Election Day may feel like a distant memory for weary voters and candidates who lived through a lengthy campaign season, but the closing of the polls heralded a fresh round of ballot counting for elections officials – votes that could determine the fate of some close races.
Voters turned in an estimated 100,000 vote by mail ballots at Alameda County polling places on Election Day and cast another 42,000 provisional ballots, information submitted to the California Secretary of State shows (though the actual counts show the numbers may be higher). In this election, those ballots made up nearly a quarter of the estimated 590,000 votes cast.
Updated at 8:20 a.m. Tuesday, November 13
Alameda Vice Mayor Rob Bonta appears to be headed to the state Assembly, with Peralta Community College District trustee Abel Guillen conceding the race. With over 100,000 late absentee ballots counted since the polls closed on Election Day and more provisional ballots tallied Monday, the lead Bonta has held since vote tallying began stood at 70,745 votes, or 51.09 percent, to Guillen's 67,716 votes, or 48.91 percent.
Tony Daysog raised only a fraction of the money some of his opponents in the City Council race did. So he decided to invest some sweat equity into his campaign, knocking on doors all across the Island. The strategy appears to have paid off for the urban planner and former City Councilman, who will be returning to the dais after securing a second-place finish in Tuesday’s contest.
“I’m kind of surprised,” Daysog said of the results late Tuesday. “But I guess all the door knocking really paid off.”
Updated at 1:03 a.m. Wednesday, November 8 to reflect full precinct count
School board Trustee Trish Herrera Spencer led a pack of eight candidates to keep her seat despite robocalls that questioned her record.
With nearly all of the precincts counted, Spencer had taken 9,966 votes, or 21.34 percent of the ballots cast and counted. Barbara Kahn, an 83-year-old retired social worker who recently rekindled her activism on school issues, was in second place with 7,907 votes or 16.93 percent of the ballots cast.
Alameda voters overwhelmingly told the City Council on Tuesday night that they want the final say in determining if public park land should be sold or traded.
With all of the votes counted, Measure D won, with 15,247 yes votes, or 78.21 percent to 4,249 no votes, or 21.79 percent. A simple majority was needed to pass.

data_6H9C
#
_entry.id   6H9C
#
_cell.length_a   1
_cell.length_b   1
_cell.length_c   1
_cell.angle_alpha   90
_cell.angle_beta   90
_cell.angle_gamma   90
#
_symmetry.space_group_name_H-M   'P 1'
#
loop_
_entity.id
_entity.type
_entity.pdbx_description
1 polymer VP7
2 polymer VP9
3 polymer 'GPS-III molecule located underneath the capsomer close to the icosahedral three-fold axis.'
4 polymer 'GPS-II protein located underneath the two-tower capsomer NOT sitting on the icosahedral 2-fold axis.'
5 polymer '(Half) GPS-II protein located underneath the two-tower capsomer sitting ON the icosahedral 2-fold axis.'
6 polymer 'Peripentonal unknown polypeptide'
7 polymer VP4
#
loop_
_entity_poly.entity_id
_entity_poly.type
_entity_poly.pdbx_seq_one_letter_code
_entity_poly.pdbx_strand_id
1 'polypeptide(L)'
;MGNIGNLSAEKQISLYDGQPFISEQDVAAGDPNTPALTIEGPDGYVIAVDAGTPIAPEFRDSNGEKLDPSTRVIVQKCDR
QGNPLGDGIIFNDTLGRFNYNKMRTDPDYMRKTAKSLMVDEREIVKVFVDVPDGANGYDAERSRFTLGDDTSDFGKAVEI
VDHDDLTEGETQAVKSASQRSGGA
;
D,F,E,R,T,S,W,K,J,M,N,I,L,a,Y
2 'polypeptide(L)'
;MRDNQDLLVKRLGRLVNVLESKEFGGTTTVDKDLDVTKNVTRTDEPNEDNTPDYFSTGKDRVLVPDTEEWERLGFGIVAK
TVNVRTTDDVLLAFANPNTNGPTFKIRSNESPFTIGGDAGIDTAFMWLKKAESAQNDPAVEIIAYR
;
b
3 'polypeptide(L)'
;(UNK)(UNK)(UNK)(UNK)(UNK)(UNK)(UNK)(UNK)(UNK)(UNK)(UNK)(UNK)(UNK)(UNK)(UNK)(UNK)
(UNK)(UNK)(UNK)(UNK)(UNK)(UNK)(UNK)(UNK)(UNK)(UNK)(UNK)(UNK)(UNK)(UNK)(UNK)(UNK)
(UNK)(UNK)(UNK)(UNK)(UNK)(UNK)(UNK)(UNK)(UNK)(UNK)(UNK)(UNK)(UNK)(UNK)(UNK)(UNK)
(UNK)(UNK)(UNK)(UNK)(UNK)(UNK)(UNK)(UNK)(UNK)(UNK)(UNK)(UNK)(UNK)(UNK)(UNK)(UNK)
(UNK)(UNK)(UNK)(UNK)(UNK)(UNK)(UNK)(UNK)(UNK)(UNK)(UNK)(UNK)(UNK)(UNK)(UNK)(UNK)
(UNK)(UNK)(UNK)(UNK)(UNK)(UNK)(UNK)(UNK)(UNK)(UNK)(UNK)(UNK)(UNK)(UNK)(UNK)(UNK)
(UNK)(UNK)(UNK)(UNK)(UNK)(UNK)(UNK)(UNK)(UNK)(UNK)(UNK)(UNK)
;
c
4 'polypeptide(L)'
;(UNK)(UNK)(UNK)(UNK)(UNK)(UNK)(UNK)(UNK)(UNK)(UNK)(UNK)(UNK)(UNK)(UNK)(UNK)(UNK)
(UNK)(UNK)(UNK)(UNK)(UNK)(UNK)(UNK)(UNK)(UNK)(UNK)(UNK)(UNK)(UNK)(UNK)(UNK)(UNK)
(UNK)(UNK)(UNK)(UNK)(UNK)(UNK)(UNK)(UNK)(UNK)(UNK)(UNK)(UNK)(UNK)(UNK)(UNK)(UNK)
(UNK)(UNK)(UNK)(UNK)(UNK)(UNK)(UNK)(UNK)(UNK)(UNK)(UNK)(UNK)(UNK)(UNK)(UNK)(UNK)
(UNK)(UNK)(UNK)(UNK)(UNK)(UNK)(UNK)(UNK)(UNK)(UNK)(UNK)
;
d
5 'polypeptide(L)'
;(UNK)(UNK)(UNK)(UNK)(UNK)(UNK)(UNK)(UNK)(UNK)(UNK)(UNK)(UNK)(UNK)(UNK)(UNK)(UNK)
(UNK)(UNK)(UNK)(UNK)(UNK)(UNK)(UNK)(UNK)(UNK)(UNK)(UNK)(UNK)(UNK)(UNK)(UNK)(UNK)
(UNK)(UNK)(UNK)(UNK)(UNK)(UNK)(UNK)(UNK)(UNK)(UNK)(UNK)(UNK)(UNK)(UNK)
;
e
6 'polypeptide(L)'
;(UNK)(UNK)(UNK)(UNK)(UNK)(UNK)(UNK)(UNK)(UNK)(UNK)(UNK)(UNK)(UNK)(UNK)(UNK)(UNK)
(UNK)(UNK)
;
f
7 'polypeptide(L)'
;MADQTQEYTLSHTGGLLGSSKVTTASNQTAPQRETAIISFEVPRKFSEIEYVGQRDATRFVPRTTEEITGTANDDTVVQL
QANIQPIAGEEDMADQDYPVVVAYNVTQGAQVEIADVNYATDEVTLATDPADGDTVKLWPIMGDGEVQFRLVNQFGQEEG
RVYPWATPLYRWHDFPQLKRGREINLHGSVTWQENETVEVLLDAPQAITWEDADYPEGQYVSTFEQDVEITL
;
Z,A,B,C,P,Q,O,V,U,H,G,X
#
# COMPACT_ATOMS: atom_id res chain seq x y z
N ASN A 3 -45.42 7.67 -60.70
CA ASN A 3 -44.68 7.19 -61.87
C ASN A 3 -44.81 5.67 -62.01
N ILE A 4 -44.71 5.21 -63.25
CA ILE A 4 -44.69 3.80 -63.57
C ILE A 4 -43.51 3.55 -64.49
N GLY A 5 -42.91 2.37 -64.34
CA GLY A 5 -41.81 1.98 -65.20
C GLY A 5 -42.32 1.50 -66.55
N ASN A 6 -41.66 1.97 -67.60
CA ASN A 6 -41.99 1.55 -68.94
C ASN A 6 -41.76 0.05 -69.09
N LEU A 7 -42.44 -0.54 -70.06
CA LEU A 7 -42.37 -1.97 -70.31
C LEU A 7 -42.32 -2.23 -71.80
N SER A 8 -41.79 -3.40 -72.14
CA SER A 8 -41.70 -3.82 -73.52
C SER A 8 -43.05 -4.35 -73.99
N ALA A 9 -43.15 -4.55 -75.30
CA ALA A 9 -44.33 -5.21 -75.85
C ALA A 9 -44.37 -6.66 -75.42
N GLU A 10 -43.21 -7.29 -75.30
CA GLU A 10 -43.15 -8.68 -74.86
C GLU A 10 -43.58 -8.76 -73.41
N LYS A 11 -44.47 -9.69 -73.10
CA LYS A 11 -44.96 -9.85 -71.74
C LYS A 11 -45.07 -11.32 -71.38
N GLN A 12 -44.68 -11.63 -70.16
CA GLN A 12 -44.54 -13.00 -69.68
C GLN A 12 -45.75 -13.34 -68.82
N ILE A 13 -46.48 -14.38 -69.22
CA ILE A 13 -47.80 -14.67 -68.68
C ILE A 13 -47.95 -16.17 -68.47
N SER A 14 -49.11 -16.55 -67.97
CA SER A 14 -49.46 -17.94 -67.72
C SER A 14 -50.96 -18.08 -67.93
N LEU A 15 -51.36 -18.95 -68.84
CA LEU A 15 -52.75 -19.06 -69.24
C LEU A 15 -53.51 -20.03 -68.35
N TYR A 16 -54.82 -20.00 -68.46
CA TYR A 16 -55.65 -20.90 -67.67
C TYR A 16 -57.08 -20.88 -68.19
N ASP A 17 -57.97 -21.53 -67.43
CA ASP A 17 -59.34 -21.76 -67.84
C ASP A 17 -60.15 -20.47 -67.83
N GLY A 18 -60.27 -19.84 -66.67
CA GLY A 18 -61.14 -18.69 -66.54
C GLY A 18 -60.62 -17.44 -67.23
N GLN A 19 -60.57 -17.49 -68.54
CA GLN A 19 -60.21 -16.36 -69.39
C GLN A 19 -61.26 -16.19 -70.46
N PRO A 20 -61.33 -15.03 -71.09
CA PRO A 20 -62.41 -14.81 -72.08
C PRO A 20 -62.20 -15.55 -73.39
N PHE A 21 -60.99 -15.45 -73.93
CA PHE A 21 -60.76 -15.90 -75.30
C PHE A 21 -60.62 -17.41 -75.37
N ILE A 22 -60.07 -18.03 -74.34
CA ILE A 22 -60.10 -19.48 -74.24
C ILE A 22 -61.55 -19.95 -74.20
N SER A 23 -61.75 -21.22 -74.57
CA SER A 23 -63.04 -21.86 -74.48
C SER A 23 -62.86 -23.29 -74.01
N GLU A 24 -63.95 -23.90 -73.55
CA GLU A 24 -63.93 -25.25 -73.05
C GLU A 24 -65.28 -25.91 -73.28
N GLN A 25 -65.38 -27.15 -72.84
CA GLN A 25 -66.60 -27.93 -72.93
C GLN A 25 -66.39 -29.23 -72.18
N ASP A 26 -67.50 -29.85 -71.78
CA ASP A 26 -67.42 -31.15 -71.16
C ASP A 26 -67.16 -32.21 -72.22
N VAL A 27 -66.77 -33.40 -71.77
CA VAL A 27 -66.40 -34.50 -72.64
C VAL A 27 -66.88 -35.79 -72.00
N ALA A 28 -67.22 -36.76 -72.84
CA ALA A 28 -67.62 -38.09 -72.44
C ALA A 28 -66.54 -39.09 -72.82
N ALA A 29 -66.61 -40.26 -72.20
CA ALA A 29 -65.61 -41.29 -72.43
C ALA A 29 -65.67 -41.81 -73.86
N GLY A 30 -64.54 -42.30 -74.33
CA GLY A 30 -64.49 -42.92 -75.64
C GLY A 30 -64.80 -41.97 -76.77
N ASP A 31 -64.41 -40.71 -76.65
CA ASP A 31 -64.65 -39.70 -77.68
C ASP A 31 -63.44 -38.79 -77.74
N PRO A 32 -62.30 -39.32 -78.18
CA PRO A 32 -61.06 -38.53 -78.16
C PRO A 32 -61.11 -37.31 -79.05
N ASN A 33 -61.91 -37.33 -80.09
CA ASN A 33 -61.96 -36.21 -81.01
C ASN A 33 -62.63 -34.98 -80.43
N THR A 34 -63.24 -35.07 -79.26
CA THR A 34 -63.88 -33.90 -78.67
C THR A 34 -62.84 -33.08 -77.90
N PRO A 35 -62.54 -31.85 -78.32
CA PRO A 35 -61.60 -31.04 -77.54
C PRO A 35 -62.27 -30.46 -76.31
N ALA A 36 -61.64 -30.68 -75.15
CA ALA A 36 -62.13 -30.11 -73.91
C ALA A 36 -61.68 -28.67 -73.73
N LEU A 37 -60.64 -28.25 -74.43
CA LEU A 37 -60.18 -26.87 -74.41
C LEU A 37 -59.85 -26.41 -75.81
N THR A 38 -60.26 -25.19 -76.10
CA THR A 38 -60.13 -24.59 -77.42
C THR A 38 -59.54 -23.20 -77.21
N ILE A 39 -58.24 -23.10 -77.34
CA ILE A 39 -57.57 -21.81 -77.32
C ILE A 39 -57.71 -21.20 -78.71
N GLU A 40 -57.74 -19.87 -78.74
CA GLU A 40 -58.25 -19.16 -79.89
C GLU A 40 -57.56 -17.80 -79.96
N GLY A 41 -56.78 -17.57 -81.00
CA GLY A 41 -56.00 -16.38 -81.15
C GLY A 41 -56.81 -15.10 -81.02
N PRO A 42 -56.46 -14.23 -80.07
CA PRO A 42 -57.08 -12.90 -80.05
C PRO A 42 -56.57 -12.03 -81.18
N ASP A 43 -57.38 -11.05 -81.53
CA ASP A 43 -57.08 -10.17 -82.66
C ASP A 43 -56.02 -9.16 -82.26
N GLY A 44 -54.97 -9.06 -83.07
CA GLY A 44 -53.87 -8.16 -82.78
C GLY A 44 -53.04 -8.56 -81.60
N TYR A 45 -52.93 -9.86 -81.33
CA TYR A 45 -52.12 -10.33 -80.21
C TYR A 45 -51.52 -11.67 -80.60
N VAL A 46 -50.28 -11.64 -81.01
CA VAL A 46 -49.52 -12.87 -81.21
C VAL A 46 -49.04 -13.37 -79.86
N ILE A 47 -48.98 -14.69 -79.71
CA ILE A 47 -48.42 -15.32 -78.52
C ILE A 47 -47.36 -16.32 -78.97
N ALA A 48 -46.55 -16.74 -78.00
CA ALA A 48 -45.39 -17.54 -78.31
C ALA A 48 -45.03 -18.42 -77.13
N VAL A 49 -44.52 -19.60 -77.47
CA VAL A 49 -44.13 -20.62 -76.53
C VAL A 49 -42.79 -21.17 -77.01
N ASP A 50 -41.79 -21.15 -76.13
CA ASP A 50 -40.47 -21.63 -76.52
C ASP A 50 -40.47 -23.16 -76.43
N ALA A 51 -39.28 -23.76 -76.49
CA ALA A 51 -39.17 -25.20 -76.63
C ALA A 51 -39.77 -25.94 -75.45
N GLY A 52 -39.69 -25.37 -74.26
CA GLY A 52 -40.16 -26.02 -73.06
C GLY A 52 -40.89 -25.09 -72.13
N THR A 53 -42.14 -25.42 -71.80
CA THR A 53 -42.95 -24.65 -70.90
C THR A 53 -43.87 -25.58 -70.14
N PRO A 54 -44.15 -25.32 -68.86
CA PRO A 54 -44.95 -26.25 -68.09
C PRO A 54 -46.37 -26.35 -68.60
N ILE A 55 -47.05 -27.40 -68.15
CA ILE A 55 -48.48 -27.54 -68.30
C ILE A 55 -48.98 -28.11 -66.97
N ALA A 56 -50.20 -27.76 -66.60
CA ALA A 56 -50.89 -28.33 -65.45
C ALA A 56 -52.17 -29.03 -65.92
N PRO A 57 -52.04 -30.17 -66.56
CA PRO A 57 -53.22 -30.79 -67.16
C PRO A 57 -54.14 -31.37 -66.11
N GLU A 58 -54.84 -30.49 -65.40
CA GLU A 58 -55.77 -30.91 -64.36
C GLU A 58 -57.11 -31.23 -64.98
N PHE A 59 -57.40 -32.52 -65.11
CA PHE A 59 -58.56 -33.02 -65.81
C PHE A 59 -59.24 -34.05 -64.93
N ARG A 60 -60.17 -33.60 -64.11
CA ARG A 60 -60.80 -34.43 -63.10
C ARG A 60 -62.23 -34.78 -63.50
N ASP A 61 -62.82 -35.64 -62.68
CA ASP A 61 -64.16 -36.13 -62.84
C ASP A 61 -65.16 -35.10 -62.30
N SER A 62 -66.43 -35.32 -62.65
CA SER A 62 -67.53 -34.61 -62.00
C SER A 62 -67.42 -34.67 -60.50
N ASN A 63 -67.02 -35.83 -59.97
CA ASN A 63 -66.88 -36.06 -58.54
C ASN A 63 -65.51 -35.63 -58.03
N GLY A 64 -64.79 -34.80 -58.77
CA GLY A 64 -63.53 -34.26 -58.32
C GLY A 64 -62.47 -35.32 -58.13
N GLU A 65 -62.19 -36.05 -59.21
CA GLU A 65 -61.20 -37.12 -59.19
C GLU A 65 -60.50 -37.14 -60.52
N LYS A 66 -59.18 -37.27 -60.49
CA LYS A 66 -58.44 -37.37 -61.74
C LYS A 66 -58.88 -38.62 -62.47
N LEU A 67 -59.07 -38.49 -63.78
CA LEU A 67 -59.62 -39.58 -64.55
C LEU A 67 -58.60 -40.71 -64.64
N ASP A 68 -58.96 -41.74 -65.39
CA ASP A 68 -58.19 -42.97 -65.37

Meanwhile, a countywide measure to raise money to remodel the Oakland Zoo and care for its animals was leading by a margin of nearly two to one but did not have the necessary two-thirds approval with 100 percent of precincts tallied early Wednesday. It was losing with 62.69 percent of voters in favor of the tax and 37.31 percent opposed
Alameda Health Care District Board incumbents Mike McCormick and Jordan Battani beat challengers in a Tuesday night race that may determine the future of Alameda’s only hospital. The hospital lost approximately $1.9 million this fiscal year despite bringing in more than $6 million in annual revenue from a parcel tax approved by voters in 2002, and its financial sustainability is uncertain.
With all but provisional votes counted, McCormick earned 9,661 votes, over 35 percent of the total votes cast in the race. Battani came in second, with 6,634 votes, followed by Tracy Jensen, who received 5,827 votes and Leland Traiman who got 2,129.
Marilyn Ezzy Ashcraft was leading a field of seven candidates for one of what will probably be three seats on Alameda’s City Council on Tuesday.
With 86.67 percent of precincts in plus a slew of early ballots, Ezzy Ashcraft was leading the council race with 7,669 votes, or 25.12 percent of the vote. Former City Councilman Tony Daysog appeared poised to join Ezzy Ashcraft on the council with 5,461 votes, or 17.89 percent of the total count.
Some local political candidates and their supporters offered fresh disclosures detailing late contributions and spending last week, while a handful of others offered a late accounting of the contributions they have received.
Candidates are required to detail contributions received between October 1 and October 20 and outside groups, expenditures in a report due October 25, though those who raise less than $1,000 are exempted from the requirement. Contributions and expenditures of $1,000 or more than occur after October 20 are to be reported within 24 hours until Election Day.
Alameda’s teacher and firefighter unions have opened their checkbooks for local candidates over the past several weeks, spending more than $30,000 on campaign literature and lawn signs for the candidates they support, newly filed campaign disclosures show.